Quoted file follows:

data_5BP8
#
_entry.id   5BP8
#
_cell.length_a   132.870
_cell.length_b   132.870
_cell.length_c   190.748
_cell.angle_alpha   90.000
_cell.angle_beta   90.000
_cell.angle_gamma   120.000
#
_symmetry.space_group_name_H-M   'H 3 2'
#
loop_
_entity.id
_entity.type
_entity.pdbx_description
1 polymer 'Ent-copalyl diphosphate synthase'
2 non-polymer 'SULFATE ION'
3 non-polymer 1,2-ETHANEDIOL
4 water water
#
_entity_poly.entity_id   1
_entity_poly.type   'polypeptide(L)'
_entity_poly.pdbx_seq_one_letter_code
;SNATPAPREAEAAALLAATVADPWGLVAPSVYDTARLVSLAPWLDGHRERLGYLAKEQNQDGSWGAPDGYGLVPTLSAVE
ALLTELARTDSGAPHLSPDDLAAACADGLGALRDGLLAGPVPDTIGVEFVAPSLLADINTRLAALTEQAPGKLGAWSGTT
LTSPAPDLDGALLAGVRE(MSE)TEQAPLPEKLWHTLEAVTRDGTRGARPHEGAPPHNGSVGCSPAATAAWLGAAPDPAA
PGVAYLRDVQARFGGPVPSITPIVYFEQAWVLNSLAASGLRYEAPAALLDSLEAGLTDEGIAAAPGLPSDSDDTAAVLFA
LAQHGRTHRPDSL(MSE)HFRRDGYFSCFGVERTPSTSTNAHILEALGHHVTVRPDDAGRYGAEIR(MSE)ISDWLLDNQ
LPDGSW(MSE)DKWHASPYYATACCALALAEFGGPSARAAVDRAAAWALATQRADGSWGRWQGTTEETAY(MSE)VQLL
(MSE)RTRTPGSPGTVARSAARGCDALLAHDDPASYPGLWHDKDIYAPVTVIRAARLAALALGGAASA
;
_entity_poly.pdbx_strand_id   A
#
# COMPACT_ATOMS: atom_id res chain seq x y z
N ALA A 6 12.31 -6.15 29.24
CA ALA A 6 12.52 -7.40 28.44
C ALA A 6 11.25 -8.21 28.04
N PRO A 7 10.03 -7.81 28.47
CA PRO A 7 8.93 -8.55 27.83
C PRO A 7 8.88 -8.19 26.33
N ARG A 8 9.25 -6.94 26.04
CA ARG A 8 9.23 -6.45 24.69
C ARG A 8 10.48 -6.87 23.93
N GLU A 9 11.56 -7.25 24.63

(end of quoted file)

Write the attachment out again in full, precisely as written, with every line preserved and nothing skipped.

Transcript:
data_5BP8
#
_entry.id   5BP8
#
_cell.length_a   132.870
_cell.length_b   132.870
_cell.length_c   190.748
_cell.angle_alpha   90.000
_cell.angle_beta   90.000
_cell.angle_gamma   120.000
#
_symmetry.space_group_name_H-M   'H 3 2'
#
loop_
_entity.id
_entity.type
_entity.pdbx_description
1 polymer 'Ent-copalyl diphosphate synthase'
2 non-polymer 'SULFATE ION'
3 non-polymer 1,2-ETHANEDIOL
4 water water
#
_entity_poly.entity_id   1
_entity_poly.type   'polypeptide(L)'
_entity_poly.pdbx_seq_one_letter_code
;SNATPAPREAEAAALLAATVADPWGLVAPSVYDTARLVSLAPWLDGHRERLGYLAKEQNQDGSWGAPDGYGLVPTLSAVE
ALLTELARTDSGAPHLSPDDLAAACADGLGALRDGLLAGPVPDTIGVEFVAPSLLADINTRLAALTEQAPGKLGAWSGTT
LTSPAPDLDGALLAGVRE(MSE)TEQAPLPEKLWHTLEAVTRDGTRGARPHEGAPPHNGSVGCSPAATAAWLGAAPDPAA
PGVAYLRDVQARFGGPVPSITPIVYFEQAWVLNSLAASGLRYEAPAALLDSLEAGLTDEGIAAAPGLPSDSDDTAAVLFA
LAQHGRTHRPDSL(MSE)HFRRDGYFSCFGVERTPSTSTNAHILEALGHHVTVRPDDAGRYGAEIR(MSE)ISDWLLDNQ
LPDGSW(MSE)DKWHASPYYATACCALALAEFGGPSARAAVDRAAAWALATQRADGSWGRWQGTTEETAY(MSE)VQLL
(MSE)RTRTPGSPGTVARSAARGCDALLAHDDPASYPGLWHDKDIYAPVTVIRAARLAALALGGAASA
;
_entity_poly.pdbx_strand_id   A
#
# COMPACT_ATOMS: atom_id res chain seq x y z
N ALA A 6 12.31 -6.15 29.24
CA ALA A 6 12.52 -7.40 28.44
C ALA A 6 11.25 -8.21 28.04
N PRO A 7 10.03 -7.81 28.47
CA PRO A 7 8.93 -8.55 27.83
C PRO A 7 8.88 -8.19 26.33
N ARG A 8 9.25 -6.94 26.04
CA ARG A 8 9.23 -6.45 24.69
C ARG A 8 10.48 -6.87 23.93
N GLU A 9 11.56 -7.25 24.63